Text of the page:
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The Godmother of All the Pretty Horses
In analysis of the character, Duena Alfonsa, in the novel All the Pretty Horses by Cormac
McCarthy, facets of her character are clearly revealed. From her physical deformity to
her feelings of her father keeping her exiled in her own country, seventy-two year old
Alfonsa is filled with a lifetime of complex situations. Her character was consistent and
motivational in wisdom and provided greatness in her role in the novel. She is a
grandaunt and godmother of Alejandra, a young teenager still in school. The Duena, one
could say, is the "Godfather" of the novel. She literally "goes to the mattresses" in
protecting her grandniece from a man.

After seventy-two years of life, Alfonsa speaks of her life's experiences at an elevated
level of knowledge. She is formal, polite, and full of assuredness. McCarthy describes
Alfonsa's appearance as an "elegance chilling" (McCarthy 227). Her knowledge came from
reading books. McCarthy writes of Alfonsa, "By the time I was sixteen I had read many
books and I had become a freethinker" (McCarthy 232).

Alfonsa's complexity included her physical deformity. She describes the loss of her last
two fingers of her left hand in a shooting accident when she was seventeen years old where
the barrel of the gun exploded while she was shooting for live pigeons. This placed her
with several perspectives. Two of her perspectives in becoming deformed were, first, it
lead her to the feelings of scars having a strange power reminding people of their real
past. Second, it made her feel conscience of her hand as she "learned to affect a
handkerchief in her life in such a way as to cover her deformity". Alfonsa's deformity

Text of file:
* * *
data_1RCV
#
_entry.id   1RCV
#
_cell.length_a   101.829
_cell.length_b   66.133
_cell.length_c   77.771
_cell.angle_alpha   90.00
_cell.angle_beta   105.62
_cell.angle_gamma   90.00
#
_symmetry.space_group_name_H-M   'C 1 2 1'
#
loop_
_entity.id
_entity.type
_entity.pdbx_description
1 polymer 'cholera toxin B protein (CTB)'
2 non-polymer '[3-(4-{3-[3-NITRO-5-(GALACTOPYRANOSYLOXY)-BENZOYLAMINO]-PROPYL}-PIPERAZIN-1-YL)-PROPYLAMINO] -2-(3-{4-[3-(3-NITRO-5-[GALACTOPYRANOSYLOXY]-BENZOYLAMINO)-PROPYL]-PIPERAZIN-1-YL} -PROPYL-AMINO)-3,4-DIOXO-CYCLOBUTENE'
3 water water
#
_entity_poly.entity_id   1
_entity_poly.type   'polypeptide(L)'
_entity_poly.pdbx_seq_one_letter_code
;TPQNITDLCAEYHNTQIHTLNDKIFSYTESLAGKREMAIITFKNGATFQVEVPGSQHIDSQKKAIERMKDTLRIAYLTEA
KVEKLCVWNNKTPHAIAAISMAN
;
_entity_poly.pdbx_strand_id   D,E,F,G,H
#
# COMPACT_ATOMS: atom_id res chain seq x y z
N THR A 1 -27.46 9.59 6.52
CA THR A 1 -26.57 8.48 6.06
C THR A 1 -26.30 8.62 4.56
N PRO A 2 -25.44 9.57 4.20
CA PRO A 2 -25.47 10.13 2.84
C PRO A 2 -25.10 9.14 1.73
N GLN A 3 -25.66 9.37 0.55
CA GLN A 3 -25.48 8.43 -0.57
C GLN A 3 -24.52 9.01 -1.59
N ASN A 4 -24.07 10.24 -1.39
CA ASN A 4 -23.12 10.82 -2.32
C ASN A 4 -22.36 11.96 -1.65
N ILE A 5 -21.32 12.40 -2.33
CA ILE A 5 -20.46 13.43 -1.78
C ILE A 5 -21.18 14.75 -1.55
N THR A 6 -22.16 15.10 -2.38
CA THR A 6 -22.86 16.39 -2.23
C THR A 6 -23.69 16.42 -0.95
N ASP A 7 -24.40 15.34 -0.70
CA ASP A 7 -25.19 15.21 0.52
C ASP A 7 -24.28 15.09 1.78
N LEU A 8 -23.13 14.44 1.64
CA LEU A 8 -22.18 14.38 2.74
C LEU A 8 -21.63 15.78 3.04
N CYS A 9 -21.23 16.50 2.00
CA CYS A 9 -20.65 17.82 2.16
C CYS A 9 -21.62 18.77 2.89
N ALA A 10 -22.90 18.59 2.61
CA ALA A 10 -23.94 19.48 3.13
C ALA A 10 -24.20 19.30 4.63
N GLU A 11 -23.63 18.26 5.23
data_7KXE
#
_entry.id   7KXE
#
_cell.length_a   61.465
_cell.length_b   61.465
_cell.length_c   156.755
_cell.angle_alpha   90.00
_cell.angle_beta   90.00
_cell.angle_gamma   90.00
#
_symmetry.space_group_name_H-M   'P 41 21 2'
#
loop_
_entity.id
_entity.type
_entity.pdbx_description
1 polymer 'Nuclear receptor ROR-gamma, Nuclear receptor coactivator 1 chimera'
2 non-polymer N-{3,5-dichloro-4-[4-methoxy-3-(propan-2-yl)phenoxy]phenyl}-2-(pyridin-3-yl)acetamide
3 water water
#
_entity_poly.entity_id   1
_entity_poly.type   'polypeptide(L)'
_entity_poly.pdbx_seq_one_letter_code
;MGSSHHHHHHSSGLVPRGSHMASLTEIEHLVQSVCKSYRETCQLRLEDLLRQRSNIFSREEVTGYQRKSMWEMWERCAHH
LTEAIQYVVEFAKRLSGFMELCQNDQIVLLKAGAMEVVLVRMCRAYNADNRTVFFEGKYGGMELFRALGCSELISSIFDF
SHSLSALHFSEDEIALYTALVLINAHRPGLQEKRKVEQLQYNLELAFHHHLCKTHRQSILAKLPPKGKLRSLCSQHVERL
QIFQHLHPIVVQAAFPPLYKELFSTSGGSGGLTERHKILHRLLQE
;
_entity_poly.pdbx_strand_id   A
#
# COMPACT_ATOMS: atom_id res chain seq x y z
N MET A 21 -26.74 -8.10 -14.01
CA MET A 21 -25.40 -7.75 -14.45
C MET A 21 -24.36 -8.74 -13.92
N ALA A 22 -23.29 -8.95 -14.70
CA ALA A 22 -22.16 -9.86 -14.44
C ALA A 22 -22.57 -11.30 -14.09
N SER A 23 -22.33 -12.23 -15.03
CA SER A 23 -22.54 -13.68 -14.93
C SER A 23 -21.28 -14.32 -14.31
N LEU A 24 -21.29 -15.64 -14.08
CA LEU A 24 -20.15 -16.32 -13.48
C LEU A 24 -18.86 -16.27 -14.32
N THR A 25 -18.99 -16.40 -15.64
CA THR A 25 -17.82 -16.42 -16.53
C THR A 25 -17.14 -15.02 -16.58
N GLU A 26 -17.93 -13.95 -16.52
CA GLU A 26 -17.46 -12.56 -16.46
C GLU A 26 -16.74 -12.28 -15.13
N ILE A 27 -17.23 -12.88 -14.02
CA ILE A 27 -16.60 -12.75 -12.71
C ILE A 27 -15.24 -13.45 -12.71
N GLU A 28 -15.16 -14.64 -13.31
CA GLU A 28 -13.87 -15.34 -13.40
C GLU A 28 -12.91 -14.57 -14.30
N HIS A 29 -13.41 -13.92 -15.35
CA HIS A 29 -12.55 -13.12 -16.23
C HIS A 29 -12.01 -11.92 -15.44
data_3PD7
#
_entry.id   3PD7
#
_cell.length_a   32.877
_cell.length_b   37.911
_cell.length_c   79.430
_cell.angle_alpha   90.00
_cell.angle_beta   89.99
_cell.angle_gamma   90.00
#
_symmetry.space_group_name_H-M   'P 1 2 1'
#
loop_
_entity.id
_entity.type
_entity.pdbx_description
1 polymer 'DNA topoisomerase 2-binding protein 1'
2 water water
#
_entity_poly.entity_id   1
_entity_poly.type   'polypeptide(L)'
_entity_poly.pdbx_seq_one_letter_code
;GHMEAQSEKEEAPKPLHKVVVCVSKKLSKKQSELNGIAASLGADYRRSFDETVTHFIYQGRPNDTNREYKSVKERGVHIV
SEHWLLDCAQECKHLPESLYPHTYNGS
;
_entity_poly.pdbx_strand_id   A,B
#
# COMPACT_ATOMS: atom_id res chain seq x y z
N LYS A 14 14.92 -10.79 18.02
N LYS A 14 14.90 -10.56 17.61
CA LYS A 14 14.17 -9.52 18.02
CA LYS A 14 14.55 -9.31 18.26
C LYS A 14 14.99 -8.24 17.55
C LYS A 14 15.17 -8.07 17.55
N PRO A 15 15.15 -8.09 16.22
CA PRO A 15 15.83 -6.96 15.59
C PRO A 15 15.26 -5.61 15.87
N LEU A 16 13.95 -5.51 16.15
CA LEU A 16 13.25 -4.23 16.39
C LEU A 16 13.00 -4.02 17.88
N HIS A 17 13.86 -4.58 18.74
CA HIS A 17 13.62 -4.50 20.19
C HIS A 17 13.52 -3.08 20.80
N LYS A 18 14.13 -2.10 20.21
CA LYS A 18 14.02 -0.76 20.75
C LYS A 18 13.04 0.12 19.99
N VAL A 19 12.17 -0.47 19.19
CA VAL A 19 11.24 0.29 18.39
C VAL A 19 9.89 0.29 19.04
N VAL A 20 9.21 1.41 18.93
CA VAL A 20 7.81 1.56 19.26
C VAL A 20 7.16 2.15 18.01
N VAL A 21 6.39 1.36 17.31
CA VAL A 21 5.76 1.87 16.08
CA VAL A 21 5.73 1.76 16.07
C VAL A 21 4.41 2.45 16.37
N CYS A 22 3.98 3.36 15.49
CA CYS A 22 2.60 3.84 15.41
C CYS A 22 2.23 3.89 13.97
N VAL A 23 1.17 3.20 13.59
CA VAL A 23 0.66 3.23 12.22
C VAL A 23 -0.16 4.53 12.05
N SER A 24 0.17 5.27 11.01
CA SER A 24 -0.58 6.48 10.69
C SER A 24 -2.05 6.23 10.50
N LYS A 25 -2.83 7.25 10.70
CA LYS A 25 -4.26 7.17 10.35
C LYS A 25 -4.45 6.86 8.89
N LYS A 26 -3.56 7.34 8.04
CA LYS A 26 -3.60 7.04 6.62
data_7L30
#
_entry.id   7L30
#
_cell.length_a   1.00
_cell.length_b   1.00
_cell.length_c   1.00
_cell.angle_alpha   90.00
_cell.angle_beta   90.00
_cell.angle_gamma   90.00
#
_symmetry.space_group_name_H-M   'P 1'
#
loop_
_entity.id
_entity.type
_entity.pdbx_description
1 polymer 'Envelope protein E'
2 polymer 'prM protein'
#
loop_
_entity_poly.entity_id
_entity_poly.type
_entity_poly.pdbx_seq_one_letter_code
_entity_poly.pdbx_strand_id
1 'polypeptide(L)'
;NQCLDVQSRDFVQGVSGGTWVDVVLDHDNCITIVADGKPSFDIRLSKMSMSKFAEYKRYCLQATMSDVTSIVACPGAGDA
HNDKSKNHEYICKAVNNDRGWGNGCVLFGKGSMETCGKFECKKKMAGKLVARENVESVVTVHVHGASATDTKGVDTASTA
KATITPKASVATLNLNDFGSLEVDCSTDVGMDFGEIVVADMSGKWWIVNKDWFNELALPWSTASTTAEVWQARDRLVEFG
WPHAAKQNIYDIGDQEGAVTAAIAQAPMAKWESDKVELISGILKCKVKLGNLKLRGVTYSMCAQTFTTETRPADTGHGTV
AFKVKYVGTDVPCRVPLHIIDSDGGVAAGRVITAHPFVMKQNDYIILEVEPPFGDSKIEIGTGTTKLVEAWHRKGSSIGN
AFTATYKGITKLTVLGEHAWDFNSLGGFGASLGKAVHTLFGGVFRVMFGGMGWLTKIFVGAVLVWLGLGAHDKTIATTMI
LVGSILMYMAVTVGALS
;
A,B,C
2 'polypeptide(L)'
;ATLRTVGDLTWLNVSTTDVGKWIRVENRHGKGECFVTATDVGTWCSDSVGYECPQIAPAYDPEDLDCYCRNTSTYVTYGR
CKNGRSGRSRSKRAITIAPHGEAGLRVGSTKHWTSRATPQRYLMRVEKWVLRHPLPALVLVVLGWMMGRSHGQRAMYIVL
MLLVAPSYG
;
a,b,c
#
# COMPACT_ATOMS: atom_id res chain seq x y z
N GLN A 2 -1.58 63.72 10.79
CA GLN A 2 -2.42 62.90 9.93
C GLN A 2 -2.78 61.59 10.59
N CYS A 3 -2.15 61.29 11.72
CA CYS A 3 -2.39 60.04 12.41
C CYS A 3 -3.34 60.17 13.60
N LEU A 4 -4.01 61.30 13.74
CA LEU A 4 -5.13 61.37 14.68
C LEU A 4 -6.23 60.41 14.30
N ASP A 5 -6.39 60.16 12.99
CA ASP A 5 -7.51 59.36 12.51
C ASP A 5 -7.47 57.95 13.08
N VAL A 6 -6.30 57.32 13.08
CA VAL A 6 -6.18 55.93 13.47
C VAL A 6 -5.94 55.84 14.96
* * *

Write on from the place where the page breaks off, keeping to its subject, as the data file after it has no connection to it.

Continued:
even affected her to the point of her "awaiting age and death" (McCarthy 234).

Alfonsa had strong convictions toward women being suppressed as she was growing up in a
time before and after the Mexican revolutionary war. Her father sending her to Europe had
made its contributions to her "revolutionary spirit." Women at that time lived their
lives in the constant shadows of men. The women were consumed by family life, marriage,
the Catholic church, and lived silently behind their dominant male counterparts. There
were many inequalities women and other ethnic, economic, political, or religious
minorities suffered under the regime of Porferio Diaz. Mexican women at that time knew
they were essential in a number of ways and rose up becoming strong advocates for causes
they believed in (Jandura 1). Alfonsa's character speaks of "Dictator Diaz" in a
conversation with the main character by the name of John Grady (McCarthy 236).

On several occasions, Alfonsa touches on the subject of women's reputation and how
valuable it is living in a Mexican society. With her intelligence and whit, she guides and
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